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Flexport Decides There's A Place for People in Supply Chain Tech

"There's a strong role for people with a lot of expertise," says Flexport's CEO. We agree with a strategy that combines the best of experts and algorithms.

Recently, we wrote about Convoy’s demise, which in part was hastened by a blind focus on technology over human expertise. 

It seems like other companies are getting that same memo. In an interview last month with the Wall Street Journal, Flexport founder and (once again) CEO Ryan Peterson talked about correcting the tech-first-last-and-only mindset. 

“A tech-only layer on top of the current logistics industry just doesn’t work,” Peterson admitted. “One thing that has really differentiated Flexport from the rest of the tech companies in logistics is that we see ourselves first and foremost as a customer solutions company. We’re going to solve problems for customers, and that means we are willing to pick up the phone.”

Phones might seem quaint, but there’s still a place for them alongside the machine learning, artificial intelligence and cloud-based platforms. As Peterson described it, there’s a powerful argument for automation. His company identified nearly 150 discrete tasks in an ocean shipment, for instance. Those all lend themselves to the raw power of computing. 

“When you tell [a computer] ‘Hey, extract this data from this port terminal and apply it to these shipments,’ it’s quite good at that. A lot of stuff that looks manual today, I think we’re going to surprise ourselves with what’s possible.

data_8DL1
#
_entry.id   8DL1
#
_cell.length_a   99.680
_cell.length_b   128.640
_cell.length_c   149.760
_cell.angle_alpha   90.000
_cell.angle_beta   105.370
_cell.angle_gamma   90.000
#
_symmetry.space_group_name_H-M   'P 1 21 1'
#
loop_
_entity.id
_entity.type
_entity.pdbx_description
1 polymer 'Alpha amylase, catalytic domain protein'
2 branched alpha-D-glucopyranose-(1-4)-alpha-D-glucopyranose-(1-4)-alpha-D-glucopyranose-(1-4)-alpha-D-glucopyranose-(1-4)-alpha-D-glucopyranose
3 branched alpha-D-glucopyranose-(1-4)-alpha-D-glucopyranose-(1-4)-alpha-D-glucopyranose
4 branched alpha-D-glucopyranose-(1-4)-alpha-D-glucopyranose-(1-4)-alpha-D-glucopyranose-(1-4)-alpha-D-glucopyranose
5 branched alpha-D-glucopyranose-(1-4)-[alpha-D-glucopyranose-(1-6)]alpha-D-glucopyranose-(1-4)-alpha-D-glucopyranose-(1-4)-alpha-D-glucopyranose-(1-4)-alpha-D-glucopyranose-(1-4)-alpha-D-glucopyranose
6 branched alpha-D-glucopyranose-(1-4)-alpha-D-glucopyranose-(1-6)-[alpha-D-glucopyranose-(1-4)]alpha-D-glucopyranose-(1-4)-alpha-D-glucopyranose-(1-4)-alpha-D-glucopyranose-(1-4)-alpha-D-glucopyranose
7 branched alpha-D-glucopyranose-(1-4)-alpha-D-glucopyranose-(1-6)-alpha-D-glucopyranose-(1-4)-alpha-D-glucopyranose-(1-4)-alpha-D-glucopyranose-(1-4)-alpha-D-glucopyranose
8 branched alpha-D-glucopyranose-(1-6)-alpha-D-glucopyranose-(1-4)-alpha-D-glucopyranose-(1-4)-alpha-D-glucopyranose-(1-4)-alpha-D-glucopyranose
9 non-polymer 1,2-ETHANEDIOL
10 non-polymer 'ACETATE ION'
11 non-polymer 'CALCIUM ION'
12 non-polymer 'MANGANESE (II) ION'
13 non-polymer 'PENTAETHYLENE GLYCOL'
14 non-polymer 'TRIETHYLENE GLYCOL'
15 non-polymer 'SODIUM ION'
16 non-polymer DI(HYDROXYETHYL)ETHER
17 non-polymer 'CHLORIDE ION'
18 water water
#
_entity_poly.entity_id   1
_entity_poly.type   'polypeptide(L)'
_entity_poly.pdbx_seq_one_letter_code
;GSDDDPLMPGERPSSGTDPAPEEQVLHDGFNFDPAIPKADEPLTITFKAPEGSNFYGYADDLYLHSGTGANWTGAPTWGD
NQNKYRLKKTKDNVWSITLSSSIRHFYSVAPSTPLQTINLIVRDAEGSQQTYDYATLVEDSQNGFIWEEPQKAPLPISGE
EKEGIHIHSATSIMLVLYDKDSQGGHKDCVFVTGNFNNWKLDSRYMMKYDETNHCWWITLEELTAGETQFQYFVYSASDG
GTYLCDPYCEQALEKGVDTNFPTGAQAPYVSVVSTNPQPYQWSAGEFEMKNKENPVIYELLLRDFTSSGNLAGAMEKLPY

“I still think at the end of the day, there’s a strong role for people with a lot of expertise,” Peterson says, citing areas like compliance where relying just ont AI could be hazardous.

At Morgan, we’re superfans of technology—so much so that we created our own supply chain visibility and financial automation platform, ChronosCloud.

Peterson is right: Computers can do a massively better job of comparing data, identifying patterns and managing recurrent processes. But, we have built our business over three decades by combining those tech advantages that with a human team rich in experience and expertise.

Tech helps us manage the 80 percent of our clients’ shipments that amount to few or no issues. It also helps to identify the 20 percent that need personal intervention. As Peterson pointed out, sometimes there’s just a lot of value in picking up a phone.

Also, while algorithms give us a force multiplier crunching massive amounts of data and identifying optimization opportunities, our staff remains better at reviewing the quirks of a given supply chain and making the final recommendation.

Interested in customizing your supply chain for maximum efficiency? Let’s start a conversation!

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